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What is the Best Horror Franchise? An In-Depth Look into Critical/Audience Ratings and Box Office Results

October 1, 2015

Death, taxes, horror sequels, reboots, re-imaginings, prequels and shot for shot remakes. There are a few things we can expect in this world and taking a beloved horror property and running it into the ground is one of them. Horror franchises are like a large family full of vengeful sharks, skin mask wearing butchers and ridiculously evil brothers. There are always one or two people that are problematic and often completely left out (or imprisoned). However, when family photo time comes around the entire family needs to be in the photo (think the Alien Quadrilogy).


Thank you Jake Sauer for the Alien family photo. Gotta love the Prometheus critter who wipes out the dumb scientists.

The point of this post is to introduce the Movies, Films & Flix Metrics system (MFFM) and take an in-depth look at complete horror series. I want to know which horror property with all its bumps and bruises holds up the best.  My data wrangling cousin Jeremy  (who broke down the data for the totally necessary/unnecessary explosions on movie posters post) broke down critical/audience/box-office scores and worked his wizardry to compile the most comprehensive horror series evaluation ever (I think).

Here are criteria for the data wrangling and number analysis.

  1. The franchise needs to have at least four theatrically released  films (Jaws I-III, Jaws: The Revenge). Compiling box office data on direct to DVD movies (Puppet Master etc..) isn’t possible and the data would be unreliable.  Click here to see all the franchises that make up the list.
  2. I took sequels (Texas Chainsaw Massacre 2), remakes (The Texas Chainsaw Massacre) and prequels (Texas Chainsaw: the Beginning) into account.  I also added the Romero Zombie franchise and the Hannibal films because they feature the same world, characters and cannibals.
  3. The post will look at return on investment (ROI), highest average per franchise and which series averages were the highest after the first film. For instance, we all know The Exorcist made a lot of money. I want to know how the other Exorcist films did in comparison (not well).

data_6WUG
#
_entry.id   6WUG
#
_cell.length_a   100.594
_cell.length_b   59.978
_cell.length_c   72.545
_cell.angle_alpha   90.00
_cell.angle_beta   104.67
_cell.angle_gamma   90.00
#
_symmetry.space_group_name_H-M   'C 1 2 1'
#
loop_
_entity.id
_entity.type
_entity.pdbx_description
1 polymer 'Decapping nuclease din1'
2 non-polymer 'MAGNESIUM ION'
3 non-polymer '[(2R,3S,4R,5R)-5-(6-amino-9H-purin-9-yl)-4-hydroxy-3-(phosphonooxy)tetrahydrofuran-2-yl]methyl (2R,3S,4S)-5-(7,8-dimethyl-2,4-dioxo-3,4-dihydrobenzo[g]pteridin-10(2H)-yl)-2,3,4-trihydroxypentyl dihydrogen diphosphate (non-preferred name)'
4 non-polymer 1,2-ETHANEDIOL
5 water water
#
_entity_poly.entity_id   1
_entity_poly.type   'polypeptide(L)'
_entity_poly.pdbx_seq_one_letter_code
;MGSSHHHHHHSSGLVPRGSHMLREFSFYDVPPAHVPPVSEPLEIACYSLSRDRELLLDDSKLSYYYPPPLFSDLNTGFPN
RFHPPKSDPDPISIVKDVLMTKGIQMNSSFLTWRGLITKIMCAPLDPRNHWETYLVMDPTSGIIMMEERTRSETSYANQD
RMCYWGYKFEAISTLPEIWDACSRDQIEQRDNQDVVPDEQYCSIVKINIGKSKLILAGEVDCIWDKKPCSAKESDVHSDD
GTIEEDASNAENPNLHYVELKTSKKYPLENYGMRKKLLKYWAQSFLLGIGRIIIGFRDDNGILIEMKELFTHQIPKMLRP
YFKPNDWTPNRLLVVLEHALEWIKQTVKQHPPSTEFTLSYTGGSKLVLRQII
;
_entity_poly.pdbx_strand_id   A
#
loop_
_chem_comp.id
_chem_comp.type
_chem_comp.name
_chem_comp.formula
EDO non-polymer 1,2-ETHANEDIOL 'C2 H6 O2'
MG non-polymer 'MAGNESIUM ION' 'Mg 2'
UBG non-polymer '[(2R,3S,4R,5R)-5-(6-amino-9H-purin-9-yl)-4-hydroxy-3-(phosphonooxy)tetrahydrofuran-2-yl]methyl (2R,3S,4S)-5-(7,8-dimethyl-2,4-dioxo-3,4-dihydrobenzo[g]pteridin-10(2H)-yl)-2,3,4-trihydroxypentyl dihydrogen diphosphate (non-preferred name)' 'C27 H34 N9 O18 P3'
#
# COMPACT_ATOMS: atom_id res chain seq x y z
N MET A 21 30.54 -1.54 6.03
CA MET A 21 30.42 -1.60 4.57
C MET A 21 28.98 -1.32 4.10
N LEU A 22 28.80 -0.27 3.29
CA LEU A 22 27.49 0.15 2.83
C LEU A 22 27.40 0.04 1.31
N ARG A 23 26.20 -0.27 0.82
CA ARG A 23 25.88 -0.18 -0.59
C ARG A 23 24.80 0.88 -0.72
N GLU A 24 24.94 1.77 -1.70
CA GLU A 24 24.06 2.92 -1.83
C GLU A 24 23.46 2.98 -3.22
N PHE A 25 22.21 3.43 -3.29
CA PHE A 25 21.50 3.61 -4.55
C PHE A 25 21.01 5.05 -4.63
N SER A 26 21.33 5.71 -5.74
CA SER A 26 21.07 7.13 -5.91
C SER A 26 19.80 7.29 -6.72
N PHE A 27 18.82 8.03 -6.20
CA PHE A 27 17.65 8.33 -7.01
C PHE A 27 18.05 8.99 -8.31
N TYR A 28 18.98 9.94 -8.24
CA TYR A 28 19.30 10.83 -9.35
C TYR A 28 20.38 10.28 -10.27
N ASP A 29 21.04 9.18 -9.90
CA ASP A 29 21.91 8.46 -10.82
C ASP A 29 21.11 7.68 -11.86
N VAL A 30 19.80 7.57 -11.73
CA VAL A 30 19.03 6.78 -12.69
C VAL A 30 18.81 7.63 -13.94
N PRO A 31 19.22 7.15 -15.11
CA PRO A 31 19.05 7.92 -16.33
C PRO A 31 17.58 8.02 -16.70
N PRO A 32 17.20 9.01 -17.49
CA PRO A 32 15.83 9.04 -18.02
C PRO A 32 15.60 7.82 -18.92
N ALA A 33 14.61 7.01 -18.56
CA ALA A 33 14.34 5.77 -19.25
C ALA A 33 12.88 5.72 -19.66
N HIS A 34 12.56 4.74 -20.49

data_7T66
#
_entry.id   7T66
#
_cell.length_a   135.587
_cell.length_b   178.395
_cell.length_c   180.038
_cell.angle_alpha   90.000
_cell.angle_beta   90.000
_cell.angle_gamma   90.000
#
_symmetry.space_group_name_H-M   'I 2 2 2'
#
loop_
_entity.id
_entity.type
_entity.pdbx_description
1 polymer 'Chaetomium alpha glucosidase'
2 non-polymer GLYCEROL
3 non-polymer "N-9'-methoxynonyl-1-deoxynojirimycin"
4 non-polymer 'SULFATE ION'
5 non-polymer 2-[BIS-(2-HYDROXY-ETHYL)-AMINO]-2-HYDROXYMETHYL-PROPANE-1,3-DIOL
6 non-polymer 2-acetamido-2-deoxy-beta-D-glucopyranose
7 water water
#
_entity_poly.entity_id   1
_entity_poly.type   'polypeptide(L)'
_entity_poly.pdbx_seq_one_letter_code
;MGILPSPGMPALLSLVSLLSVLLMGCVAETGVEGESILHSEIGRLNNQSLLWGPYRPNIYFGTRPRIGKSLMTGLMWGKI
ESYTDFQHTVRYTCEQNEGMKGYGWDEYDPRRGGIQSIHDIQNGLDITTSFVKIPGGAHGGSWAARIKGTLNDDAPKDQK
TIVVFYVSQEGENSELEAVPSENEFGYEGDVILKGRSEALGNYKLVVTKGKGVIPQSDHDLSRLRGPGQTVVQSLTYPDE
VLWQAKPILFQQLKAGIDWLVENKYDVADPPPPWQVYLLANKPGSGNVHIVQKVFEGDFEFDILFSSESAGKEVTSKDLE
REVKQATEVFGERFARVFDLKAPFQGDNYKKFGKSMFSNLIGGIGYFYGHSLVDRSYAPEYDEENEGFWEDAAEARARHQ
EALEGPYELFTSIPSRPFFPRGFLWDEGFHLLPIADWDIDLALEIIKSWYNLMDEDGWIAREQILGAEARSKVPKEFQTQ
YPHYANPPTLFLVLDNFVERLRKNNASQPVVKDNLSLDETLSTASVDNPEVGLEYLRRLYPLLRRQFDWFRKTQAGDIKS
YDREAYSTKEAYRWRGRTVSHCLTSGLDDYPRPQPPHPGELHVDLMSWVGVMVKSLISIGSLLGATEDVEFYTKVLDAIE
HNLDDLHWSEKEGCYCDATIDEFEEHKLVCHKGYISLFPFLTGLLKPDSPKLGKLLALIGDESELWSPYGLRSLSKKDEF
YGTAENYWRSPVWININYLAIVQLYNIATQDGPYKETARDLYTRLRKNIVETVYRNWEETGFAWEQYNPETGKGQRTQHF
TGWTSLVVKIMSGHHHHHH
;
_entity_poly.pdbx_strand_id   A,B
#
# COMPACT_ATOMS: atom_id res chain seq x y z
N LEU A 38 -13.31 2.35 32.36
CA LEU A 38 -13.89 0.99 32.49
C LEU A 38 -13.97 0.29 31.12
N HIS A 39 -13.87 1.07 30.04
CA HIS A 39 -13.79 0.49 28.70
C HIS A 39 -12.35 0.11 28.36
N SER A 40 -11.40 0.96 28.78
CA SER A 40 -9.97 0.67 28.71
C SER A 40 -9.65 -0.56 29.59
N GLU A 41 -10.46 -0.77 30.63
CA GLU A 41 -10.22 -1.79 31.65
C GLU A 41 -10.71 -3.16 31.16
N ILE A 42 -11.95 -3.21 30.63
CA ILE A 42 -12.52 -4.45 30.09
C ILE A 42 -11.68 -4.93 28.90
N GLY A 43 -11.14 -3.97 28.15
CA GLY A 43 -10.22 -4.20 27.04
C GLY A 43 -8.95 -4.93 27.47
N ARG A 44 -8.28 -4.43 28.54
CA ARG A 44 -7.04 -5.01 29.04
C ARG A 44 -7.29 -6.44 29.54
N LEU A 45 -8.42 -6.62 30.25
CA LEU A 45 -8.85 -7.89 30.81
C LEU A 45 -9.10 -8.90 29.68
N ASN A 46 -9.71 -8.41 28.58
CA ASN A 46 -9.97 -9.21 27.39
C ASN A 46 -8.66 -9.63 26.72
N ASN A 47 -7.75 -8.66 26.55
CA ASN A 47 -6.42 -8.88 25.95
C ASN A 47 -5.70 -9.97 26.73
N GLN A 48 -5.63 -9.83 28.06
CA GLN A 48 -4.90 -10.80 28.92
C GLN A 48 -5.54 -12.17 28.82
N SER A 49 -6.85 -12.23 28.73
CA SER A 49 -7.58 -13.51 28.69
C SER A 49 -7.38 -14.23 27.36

4. Critical/audience data was collected from Rotten Tomatoes, IMDb and Amazon. Metacritic did not have enough data so we excluded it from the MFFM.
  5. I am looking only at domestic box office and had to leave out several international series due to lack of data.The toughest omission was the [Rec] series.  I also had to leave out the Universal Monster franchises because there is a lack of consistent box-office data. Viva la Bride of Frankenstein though!
  6. A Quick Note: Child’s Play, Hellraiser and The Night of the Living Dead series had at least one film go direct to DVD. I could not find reliable box-office for them so we decided to leave them out.

Without further ado, here are the top horror series according to the MFFM and its breakdown of box office and critic/audience data. If you’re interested in the data you can read about how Jeremy came up with the numbers.

15. Texas Chainsaw Massacre (45.2)

14. Final Destination (45.9)

13. Friday the 13th (46.2)

12. Hellraiser (47.3)

11.  Alien (50.3)

10. Halloween (50.6)

9. Saw (52)

8. Nightmare on Elm Street (52.4)

7. The Omen (52.4)

6. Psycho (54.1)

5. Scream (54.5)

4. Paranormal Activity (54.9)

3. Manhunter/Silence of the Lambs (55.2)

2. Night of the Living Dead (56.4)

And the most groovy franchise is!

  1. Evil Dead (64.2) 


Ash is going to become an even bigger blowhard after he hears this.


With a 64.2 MFFM average The Evil Dead franchise ran away with the win like a Deadite sprinting from an out of control war car. It conquered the field with a combination of critic/audience love (Sam Raimi is the best) and it is the only series to have box office tallies that nearly doubled from film to film (Started with $6 million then collected $12, $22, $55.). No other franchise can boast this accomplishment and if you check out Evil Dead’s rise in comparison to Mr. Pinhead and his first four Hellraiser films you will be impressed.